The Estuary

The Estuary

The Severn Estuary is a huge diverse area with fascinating natural, cultural and geographical features. These pages are designed to give you a flavour of the estuary and act as a resource for further study with links and contacts to other groups involved with the Estuary.

The geographical area of the Severn Estuary Partnership

Although the Severn Estuary is commonly seen as the water body from the Second Severn Crossing to a line between Lavernock Point near Cardiff and Brean Down near Weston-super-Mare, the area covered by this report includes the Inner Bristol Channel and the upper Estuary as far north as Gloucester. This extends to the tidal limits of the river and incorporates the area covered by the Severn Estuary Partnership where there are close links between the Estuary and on and offshore activities and uses. For selected topics the report includes discussion of areas to the west of the area highlighted, as this region has a significant effect on the Estuary’s economy and environment.

Your Estuary

Many people benefit from the Severn Estuary. The Estuary provides resources for communities around its shores through recreation, transport, trade and materials. It supports many activities ranging from sailing and fishing to dredging and offers opportunities for renewable energy generation. However, the Estuary is a fragile habitat and therefore needs to be sustainably managed and looked after for future generations.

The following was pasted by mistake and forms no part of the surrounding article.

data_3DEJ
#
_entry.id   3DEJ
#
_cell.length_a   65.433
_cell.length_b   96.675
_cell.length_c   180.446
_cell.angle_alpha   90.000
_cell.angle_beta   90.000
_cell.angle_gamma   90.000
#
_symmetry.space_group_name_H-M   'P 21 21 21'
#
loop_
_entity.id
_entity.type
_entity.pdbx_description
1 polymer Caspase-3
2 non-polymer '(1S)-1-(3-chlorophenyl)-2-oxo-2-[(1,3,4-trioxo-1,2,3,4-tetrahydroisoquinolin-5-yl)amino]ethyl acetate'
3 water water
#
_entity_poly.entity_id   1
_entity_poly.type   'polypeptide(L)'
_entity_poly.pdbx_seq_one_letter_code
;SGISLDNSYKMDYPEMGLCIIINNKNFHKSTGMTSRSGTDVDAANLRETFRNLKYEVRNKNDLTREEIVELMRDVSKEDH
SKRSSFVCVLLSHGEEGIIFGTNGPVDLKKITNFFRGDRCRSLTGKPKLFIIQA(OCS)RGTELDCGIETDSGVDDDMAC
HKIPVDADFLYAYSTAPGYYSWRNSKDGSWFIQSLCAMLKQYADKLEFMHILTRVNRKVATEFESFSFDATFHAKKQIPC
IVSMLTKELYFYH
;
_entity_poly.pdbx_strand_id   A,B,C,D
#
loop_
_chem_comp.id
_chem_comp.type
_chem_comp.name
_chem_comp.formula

The Natural Environment

The Severn Estuary is a huge, diverse area with many fascinating natural, cultural and geographical features. The Estuary is fed by the catchments of five major rivers; including the River Severn, the longest river in Great Britain. Not only is it Britain’s second largest estuary, but it also boasts the highest tidal range in Europe with a tidal regime which causes strong tidal streams, mobile sediments and the famous Severn Bore (See Fig. 4). It contains a variety of landscapes and seascapes including salt marshes, cliffs, islands and tidal flats. It is a well known and important nature conservation site because of its internationally important habitats and species, including over-wintering birds and migratory fish.

A view over Brean Down towards the coast (Alun Rodgers)


Discover the many projects the Severn Estuary Partnership are involved with across the area.

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